Published: Fri, March 17, 2017
Markets | By Terence Owen

Ten injured as BBC crew caught up in Mount Etna eruption

Ten injured as BBC crew caught up in Mount Etna eruption

A BBC television crew and a number of tourists have been injured by fiery molten lava after venturing up an erupting Mount Etna. Six people are reported to have been taken to nearby hospitals in Catania and Acireale.

BBC science journalist Rebecca Morelle said on Twitter her crew was hit by steam and boiling rocks.

Morelle said the explosion was "a reminder of how risky (and) unpredictable volcanoes can be".

Neri said Etna has been erupting from its south-east crater and eventually reached an area called Belvedere that was covered in snow.

Volcanologist Boris Behncke, part of the expedition, also received minor injuries to his head during what he described as a "violent explosion".

Guides and rescue teams led everyone off the mountain, she said.

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Lava flow mixed with steam had caused a huge explosion, which pelted the group with boiling rocks and steam, she said.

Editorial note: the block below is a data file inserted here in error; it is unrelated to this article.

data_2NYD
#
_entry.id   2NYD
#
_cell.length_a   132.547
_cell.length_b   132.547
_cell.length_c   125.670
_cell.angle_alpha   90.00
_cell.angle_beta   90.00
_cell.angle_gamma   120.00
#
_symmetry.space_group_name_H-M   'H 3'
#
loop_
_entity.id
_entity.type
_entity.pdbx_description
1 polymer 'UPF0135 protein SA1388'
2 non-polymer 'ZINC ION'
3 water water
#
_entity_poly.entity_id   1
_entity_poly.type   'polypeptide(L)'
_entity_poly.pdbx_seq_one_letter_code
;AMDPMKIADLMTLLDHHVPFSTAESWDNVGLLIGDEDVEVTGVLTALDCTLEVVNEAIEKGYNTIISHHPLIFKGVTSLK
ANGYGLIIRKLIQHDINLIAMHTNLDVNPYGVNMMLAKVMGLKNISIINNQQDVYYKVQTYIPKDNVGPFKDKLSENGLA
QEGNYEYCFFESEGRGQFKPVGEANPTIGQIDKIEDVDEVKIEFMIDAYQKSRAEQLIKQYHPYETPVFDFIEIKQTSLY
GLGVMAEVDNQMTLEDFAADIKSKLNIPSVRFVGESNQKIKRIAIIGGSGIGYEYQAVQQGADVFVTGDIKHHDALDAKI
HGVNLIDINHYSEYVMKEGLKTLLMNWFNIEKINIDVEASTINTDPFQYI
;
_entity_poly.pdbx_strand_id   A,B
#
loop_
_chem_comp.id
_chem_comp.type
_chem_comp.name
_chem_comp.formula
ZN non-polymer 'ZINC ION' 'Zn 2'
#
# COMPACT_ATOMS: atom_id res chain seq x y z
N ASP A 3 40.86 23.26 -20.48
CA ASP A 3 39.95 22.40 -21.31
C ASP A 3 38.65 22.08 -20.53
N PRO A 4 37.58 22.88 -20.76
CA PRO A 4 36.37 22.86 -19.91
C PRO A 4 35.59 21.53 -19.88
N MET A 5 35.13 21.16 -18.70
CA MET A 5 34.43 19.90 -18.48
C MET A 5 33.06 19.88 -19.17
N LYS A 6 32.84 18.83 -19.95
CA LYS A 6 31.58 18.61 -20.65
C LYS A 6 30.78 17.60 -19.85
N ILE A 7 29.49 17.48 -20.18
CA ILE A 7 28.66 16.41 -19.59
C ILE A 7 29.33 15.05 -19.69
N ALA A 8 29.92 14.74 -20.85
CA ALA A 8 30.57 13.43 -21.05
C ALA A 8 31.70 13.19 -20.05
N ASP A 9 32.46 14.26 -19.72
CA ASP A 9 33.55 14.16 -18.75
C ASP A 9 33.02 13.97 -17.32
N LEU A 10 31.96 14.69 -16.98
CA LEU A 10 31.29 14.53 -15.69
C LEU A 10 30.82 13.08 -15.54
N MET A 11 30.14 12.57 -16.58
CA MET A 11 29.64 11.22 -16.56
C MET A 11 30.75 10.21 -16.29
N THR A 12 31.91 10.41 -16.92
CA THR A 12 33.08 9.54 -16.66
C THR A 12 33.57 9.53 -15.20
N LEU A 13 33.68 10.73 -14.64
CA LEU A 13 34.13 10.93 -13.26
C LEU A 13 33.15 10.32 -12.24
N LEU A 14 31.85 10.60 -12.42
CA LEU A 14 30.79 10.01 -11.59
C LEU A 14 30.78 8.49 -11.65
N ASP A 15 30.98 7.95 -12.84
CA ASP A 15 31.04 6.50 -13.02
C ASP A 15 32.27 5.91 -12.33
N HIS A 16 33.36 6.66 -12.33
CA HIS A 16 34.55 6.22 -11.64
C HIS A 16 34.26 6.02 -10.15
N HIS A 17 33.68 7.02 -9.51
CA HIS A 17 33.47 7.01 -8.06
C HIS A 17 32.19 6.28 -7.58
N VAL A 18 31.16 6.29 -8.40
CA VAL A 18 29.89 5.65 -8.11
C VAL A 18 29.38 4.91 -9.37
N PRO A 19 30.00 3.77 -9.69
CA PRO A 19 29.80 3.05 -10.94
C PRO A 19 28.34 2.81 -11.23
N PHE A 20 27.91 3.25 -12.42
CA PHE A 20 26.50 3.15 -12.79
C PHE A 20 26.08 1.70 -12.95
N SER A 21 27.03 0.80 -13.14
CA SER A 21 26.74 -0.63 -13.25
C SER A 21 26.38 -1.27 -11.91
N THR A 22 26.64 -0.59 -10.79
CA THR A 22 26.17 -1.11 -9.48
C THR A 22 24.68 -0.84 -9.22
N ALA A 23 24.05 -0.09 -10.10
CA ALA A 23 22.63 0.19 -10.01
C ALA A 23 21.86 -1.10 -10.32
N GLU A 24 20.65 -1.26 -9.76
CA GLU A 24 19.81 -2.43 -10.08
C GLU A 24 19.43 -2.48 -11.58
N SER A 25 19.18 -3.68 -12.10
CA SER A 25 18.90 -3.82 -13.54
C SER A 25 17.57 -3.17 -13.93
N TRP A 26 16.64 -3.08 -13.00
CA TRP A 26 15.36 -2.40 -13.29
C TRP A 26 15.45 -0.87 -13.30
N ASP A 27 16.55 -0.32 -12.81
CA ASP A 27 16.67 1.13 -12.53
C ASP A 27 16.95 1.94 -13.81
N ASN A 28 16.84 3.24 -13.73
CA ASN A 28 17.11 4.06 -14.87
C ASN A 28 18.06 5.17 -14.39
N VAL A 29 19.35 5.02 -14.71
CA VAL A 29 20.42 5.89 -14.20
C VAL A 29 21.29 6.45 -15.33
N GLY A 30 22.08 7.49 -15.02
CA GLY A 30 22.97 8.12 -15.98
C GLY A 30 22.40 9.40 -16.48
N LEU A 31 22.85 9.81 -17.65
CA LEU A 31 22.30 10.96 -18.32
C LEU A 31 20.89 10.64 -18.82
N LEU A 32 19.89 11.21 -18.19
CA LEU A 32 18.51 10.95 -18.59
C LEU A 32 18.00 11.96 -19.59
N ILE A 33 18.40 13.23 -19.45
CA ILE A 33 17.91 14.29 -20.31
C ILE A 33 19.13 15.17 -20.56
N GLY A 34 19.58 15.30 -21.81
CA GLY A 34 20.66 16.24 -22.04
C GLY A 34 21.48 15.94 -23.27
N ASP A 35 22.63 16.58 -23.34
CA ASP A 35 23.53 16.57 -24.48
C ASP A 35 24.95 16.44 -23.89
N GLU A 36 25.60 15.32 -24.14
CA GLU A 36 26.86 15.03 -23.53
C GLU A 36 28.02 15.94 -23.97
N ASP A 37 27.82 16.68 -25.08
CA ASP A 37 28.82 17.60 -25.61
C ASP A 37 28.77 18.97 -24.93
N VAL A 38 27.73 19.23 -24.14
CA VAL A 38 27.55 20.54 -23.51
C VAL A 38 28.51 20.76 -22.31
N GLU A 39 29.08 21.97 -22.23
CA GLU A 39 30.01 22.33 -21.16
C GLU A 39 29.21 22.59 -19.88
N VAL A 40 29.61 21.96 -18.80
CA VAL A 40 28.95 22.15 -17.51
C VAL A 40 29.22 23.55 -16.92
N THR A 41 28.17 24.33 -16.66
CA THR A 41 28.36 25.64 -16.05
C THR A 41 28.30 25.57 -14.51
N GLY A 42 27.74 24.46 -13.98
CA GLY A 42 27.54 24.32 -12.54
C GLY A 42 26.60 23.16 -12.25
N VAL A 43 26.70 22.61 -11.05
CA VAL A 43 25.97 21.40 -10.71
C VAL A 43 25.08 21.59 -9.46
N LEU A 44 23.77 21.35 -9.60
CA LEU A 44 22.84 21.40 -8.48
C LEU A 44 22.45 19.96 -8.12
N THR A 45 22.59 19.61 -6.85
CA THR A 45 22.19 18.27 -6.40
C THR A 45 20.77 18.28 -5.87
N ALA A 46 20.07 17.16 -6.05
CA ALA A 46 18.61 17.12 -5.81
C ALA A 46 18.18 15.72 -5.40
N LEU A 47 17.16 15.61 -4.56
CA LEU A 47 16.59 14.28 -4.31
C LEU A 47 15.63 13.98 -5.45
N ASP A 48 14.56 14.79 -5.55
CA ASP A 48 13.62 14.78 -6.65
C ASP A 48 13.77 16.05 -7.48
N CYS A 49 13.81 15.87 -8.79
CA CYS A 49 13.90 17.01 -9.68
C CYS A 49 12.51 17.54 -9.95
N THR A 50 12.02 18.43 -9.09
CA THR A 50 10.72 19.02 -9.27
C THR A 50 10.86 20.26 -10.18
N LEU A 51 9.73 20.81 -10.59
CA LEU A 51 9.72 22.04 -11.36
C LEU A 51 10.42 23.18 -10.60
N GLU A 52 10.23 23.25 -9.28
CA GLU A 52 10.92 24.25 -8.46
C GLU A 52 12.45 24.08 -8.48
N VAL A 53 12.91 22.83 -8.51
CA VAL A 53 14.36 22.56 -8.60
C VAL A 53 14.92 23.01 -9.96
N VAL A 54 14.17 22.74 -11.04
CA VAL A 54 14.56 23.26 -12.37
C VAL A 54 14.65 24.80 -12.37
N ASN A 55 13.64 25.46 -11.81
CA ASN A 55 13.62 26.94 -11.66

Fortunately, she said, everyone at the volcano escaped with their lives and without serious injuries.

The USGS says phreatic eruptions can generate "an explosion of steam, water, ash, blocks, and bombs" as surface water is heated by lava as hot as 2,100 degrees.

Mount Etna, a stratovolcano located on the east coast of the island of Sicily, has been regularly erupting since as far back as 1500 B.C., making it the longest erupting volcano on Earth.

Mount Etna, Europe's most active volcano, is shown here erupting February 28, 2017.

Volcanologists later said the eruptive phase was "diminishing", the Mirror of the United Kingdom reported.

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